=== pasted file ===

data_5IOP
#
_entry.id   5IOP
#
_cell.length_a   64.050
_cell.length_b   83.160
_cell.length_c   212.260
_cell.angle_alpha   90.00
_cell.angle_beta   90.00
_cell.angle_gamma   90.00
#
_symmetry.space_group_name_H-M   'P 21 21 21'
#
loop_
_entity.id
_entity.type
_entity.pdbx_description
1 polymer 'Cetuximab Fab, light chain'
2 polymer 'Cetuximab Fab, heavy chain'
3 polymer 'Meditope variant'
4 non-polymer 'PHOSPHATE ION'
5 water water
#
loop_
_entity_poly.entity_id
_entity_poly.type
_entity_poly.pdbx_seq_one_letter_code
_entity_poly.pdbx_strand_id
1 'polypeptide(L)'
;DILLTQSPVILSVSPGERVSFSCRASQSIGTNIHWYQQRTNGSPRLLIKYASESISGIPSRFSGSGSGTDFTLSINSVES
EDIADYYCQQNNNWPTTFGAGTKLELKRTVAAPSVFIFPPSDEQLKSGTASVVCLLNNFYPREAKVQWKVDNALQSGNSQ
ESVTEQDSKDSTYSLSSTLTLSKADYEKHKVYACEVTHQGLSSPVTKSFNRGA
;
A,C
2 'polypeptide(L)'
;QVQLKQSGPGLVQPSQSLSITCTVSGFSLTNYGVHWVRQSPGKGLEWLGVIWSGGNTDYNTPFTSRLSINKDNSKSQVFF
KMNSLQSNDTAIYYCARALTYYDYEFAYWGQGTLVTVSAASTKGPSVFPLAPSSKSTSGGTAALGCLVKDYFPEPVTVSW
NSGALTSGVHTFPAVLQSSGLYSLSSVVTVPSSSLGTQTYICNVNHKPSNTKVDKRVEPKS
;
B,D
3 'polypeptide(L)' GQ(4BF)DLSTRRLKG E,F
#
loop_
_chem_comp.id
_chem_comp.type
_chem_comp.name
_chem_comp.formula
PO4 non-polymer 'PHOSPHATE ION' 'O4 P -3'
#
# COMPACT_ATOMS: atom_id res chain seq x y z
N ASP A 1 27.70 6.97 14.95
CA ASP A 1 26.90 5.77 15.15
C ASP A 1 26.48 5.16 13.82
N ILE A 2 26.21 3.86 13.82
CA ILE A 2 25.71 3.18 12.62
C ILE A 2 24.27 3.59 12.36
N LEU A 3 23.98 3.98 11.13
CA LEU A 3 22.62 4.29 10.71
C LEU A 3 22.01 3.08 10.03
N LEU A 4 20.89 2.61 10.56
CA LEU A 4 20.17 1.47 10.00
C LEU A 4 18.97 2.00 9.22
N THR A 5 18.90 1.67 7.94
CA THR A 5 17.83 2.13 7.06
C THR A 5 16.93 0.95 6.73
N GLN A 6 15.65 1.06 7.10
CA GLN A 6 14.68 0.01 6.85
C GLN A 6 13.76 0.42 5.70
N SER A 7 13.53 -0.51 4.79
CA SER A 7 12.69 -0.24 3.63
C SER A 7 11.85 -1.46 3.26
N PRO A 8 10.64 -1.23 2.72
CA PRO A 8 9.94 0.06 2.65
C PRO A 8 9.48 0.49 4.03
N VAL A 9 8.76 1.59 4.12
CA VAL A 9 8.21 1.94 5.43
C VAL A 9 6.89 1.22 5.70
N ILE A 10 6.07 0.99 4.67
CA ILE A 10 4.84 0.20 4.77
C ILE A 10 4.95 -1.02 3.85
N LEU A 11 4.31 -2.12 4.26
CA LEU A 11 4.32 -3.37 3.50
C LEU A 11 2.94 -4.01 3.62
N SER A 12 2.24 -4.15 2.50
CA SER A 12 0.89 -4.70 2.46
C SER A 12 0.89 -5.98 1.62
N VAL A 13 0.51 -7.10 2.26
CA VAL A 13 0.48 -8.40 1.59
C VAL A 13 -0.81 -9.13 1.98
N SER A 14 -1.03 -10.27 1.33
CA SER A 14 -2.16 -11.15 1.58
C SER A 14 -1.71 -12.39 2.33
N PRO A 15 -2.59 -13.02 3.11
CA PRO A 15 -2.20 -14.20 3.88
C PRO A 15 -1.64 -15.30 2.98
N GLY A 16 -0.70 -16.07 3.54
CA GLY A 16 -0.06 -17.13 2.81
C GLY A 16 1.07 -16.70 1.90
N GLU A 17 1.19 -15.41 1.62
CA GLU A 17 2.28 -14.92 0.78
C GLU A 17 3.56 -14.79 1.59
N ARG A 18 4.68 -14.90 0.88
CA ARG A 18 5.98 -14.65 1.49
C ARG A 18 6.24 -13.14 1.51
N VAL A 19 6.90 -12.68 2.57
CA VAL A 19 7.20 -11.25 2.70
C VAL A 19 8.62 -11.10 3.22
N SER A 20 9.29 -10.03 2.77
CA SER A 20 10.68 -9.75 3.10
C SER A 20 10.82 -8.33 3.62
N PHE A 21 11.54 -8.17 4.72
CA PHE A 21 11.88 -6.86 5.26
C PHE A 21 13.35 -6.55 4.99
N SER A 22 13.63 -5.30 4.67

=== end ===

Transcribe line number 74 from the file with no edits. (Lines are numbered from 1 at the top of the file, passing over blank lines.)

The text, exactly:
C PRO A 8 9.48 0.49 4.03